Mark Kingwell and the Degradation of Intellectual Discourse

Commentary, Gerry Bowler

Mark Kingwell is what is commonly called an intellectual, a social critic. He has an impressive list of advanced degrees and has published books on difficult topics such as baseball, cocktails, and democracy. He is paid by the taxpayers of Ontario to teach philosophy to their university-going adolescents, but a recent article in the Globe and Mail entitled “Don’t bother trying to understand those on the ‘other side’” suggests that his faith in rationality is wearing thin.

Kingwell is clearly vexed by the failure of democracy to silence the speech of those he disagrees with. Extremists such as David Duke and Richard Spencer, and the current American president are mentioned among those with whom no “rational engagement is possible”. Kingwell is willing to go farther and to say that “we ought likewise to recognize that most people can’t actually be reasoned with.” Oh sure, people with an opinion might begin with merely interrupting an argument but then, says Kingwell, they could move on to raising their voices and, before you know it, there they are, carrying torches in a neo-Nazi parade. Clearly, restrictions are needed.

Freedom of expression, we are told, will not produce reasoned outcomes. What is needed is not just more civility in our public discussions but “curbs on speech”, less trying to understand our opponents and more shutting them up before they are allowed to say anything. Since we ban hateful speech already, we should go on to prohibit people with strong feelings from expressing themselves, by insisting on “discourse rules, limits on public outrage and aggressively regulated social media.” Kingwell even suggests a ban on media panel discussions (which anyone who saw the shameful CBC television coverage of the results of the American election might be tempted to agree with).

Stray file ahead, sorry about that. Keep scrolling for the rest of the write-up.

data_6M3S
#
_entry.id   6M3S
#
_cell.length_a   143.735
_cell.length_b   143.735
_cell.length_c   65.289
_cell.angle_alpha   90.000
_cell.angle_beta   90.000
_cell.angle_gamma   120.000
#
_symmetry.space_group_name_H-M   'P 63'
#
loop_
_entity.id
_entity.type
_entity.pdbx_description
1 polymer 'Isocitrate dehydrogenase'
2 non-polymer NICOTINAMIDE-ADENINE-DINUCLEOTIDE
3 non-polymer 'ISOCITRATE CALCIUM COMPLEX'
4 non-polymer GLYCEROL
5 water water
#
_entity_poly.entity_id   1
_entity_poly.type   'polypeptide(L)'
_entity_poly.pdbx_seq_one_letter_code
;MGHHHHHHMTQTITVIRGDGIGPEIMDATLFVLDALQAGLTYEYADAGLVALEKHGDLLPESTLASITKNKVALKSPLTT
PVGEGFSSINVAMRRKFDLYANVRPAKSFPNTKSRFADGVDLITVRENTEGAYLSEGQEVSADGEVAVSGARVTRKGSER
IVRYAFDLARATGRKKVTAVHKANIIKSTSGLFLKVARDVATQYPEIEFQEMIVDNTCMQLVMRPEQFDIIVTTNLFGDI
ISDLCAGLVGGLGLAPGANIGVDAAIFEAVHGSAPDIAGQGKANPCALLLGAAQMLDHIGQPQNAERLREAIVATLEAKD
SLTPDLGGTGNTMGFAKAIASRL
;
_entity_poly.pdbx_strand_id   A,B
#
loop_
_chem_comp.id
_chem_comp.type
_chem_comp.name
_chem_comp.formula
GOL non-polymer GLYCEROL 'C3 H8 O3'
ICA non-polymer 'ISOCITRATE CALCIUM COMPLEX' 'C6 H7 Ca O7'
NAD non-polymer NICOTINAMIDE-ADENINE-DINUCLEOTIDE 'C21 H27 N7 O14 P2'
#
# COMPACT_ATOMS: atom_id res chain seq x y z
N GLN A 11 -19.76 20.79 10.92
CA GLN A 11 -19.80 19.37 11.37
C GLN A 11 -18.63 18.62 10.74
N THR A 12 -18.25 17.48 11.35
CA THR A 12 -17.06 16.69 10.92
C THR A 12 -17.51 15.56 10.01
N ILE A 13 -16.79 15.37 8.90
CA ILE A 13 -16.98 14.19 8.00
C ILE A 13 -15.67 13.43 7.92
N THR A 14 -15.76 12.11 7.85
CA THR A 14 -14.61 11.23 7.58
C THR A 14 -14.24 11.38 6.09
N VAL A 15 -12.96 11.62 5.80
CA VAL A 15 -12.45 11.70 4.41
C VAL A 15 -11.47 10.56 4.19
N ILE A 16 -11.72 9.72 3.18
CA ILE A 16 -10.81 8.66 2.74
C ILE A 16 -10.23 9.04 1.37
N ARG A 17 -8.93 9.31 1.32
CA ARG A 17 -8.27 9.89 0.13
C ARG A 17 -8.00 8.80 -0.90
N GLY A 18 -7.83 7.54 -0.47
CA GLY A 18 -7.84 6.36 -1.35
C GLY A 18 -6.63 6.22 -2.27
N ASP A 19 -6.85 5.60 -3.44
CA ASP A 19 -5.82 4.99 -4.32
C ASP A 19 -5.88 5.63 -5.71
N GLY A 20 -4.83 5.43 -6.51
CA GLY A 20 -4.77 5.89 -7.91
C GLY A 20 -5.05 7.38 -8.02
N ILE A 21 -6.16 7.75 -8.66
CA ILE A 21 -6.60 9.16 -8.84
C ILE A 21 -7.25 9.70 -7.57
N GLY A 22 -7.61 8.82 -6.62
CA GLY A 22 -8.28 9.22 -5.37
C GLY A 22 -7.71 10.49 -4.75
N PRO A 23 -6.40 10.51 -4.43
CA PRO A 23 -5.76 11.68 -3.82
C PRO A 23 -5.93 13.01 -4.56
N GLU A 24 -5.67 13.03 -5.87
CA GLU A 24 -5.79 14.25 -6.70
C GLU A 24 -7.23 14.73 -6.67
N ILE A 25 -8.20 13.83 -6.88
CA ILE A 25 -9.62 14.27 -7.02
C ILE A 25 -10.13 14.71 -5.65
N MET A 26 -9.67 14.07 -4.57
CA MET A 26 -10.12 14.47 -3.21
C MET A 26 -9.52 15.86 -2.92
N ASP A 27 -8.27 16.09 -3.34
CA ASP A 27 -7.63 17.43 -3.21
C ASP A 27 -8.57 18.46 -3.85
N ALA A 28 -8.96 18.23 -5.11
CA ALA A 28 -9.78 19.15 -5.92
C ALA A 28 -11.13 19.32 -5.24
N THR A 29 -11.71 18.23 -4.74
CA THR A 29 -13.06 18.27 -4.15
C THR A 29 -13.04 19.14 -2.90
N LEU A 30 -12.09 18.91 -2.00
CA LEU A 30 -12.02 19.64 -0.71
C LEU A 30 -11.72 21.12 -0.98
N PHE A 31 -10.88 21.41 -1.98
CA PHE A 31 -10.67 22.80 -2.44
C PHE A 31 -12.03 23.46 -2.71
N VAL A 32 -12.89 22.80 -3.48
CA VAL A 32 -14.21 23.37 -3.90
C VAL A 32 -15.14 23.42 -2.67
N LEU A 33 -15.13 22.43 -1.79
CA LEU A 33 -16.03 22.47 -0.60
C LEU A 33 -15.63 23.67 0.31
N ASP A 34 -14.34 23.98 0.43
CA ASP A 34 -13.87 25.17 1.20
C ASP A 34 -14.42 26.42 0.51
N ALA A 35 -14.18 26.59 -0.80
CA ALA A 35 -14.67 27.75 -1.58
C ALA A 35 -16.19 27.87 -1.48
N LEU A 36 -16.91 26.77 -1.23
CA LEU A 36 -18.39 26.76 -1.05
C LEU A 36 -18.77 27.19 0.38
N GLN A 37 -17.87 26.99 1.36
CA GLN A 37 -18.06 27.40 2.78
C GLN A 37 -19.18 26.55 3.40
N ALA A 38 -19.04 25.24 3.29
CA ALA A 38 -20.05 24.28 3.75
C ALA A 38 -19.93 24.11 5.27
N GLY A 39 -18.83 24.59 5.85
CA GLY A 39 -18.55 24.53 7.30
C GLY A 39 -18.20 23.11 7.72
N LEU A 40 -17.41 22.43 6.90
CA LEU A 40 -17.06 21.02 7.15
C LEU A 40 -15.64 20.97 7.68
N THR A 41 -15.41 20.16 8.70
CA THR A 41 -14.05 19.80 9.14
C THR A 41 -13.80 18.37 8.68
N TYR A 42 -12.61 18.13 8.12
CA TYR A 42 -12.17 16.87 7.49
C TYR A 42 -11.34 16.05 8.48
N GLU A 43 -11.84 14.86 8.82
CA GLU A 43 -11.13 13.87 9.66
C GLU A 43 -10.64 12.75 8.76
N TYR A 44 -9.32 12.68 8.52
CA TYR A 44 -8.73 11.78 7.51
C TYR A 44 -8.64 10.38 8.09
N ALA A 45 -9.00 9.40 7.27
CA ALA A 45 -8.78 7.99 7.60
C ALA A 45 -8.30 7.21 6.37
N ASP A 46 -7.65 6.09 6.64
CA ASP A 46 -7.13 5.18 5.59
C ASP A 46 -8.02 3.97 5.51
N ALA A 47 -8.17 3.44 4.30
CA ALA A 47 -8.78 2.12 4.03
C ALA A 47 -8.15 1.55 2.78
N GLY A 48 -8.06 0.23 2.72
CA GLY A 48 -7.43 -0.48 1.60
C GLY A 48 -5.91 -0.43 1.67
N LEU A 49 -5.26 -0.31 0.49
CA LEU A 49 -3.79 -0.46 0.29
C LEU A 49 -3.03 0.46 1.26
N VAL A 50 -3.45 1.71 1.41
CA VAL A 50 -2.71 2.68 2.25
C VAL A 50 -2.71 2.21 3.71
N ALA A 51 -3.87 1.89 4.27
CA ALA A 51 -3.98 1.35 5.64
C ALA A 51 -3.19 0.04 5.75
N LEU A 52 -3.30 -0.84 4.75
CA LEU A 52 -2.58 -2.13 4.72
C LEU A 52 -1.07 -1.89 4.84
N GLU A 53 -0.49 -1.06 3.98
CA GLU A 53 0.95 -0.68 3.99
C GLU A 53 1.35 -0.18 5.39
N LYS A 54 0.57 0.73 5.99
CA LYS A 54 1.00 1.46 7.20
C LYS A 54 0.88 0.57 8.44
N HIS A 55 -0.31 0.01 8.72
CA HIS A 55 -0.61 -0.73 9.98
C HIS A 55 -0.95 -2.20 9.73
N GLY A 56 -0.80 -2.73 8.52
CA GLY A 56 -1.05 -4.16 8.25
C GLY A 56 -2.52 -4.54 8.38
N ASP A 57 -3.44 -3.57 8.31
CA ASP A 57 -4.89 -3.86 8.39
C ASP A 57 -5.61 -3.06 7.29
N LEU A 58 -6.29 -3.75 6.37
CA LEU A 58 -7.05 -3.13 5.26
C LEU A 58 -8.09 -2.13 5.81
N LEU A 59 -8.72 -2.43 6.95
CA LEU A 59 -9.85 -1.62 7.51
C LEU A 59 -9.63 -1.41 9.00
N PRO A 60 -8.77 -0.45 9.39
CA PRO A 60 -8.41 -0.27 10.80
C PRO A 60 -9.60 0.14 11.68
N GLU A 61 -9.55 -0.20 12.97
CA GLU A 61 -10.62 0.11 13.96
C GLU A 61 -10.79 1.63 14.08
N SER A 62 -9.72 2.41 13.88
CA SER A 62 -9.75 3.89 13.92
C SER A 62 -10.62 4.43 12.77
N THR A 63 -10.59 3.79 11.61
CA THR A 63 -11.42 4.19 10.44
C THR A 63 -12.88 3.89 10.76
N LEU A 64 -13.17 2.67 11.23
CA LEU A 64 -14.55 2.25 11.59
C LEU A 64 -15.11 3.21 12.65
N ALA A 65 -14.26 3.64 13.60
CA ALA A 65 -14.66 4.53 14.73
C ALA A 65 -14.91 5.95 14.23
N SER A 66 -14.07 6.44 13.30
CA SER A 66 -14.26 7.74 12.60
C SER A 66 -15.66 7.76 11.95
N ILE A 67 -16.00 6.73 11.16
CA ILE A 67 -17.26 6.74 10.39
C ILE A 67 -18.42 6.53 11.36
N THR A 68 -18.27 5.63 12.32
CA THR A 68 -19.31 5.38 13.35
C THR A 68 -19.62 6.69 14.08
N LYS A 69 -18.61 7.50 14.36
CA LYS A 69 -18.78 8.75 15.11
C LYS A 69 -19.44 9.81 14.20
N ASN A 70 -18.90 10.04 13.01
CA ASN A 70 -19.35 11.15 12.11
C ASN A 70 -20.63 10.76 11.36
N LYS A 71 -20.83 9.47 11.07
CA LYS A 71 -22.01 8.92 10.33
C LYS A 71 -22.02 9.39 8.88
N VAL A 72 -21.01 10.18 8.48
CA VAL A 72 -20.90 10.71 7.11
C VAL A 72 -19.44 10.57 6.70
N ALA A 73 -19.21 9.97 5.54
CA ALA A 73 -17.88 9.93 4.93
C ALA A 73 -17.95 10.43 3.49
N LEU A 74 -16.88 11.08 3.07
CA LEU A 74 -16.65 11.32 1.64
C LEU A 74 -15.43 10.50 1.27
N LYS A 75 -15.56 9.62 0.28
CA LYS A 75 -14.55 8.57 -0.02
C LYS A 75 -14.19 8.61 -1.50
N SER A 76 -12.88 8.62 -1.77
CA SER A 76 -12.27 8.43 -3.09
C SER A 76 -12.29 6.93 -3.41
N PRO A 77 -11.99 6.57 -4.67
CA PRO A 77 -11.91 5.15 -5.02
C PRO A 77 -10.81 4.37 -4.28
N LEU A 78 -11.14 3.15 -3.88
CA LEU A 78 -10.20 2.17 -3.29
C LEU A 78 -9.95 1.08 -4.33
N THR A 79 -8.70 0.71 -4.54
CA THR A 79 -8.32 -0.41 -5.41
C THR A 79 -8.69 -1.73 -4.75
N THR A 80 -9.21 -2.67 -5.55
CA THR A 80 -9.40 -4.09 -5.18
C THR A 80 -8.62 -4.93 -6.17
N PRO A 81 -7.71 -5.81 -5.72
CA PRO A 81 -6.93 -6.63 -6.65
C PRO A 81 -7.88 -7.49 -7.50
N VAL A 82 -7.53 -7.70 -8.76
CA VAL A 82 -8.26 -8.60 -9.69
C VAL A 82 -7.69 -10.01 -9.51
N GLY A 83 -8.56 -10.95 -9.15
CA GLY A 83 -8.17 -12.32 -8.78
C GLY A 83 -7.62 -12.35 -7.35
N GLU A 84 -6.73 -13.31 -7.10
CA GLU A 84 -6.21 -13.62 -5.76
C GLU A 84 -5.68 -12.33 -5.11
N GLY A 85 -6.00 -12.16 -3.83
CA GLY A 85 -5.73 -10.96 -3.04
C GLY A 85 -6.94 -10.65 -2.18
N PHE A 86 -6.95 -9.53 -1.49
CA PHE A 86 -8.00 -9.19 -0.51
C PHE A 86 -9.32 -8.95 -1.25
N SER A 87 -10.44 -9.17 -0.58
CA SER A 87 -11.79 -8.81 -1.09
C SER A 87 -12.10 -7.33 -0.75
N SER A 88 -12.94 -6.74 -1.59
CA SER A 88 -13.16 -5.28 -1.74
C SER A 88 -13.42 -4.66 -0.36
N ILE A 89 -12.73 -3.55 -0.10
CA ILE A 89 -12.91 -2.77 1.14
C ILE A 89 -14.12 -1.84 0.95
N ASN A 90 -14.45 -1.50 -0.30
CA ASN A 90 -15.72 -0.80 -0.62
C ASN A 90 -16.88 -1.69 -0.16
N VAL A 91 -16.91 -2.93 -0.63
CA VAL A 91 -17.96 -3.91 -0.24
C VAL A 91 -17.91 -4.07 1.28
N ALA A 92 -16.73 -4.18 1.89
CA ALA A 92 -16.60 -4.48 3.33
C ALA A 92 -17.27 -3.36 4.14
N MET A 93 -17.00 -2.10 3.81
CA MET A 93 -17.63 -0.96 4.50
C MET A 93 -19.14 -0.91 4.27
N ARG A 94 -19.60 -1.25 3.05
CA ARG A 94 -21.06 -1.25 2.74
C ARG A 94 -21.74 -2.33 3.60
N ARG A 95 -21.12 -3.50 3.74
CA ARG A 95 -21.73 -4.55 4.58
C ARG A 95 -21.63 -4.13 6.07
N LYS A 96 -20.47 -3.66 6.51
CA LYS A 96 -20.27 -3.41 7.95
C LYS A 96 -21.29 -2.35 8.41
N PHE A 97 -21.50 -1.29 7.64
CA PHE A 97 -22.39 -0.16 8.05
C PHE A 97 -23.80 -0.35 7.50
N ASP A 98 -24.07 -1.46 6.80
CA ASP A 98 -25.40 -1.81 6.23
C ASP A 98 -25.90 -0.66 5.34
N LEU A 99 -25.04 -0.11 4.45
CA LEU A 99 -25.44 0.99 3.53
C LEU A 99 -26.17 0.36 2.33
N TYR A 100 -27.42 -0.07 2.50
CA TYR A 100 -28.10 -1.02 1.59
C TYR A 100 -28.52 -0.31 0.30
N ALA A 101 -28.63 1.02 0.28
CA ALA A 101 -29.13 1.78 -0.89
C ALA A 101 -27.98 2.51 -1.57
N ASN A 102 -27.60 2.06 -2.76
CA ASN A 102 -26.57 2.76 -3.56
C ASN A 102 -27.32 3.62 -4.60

Kingwell has clearly let down the side of philosophical debating about differences in this fatuous opinion piece. It is not the job of philosophers to abandon the marketplace of ideas. In faculty lounges they might well sneer at the common folk and their crude ways, but they are still expected to champion the notion of rationality and the production of better ideas to combat the bad ones. Socrates in the Athenian agora did not disdain arguing with the unenlightened. Faced with hecklers, Abraham Lincoln didn’t abandon the fight against slavery with a shrug of his shoulders and a muttered “Haters are gonna hate.”

In 1927, French philosopher Julien Benda wrote a little book called La Trahison des Clercs, whose English translation was The Betrayal of the Intellectuals. In it, Benda decried “the intellectual organization of political hatreds”. He castigated European thinkers for abandoning the quest for reason and for using their talents to stoke violent ideologies such as fascism and ultra-nationalism. With this article, Mark Kingwell has accomplished a new betrayal, turning aside from reason and opting for the repression of ideas that we used to associate only with the enemies of democracy.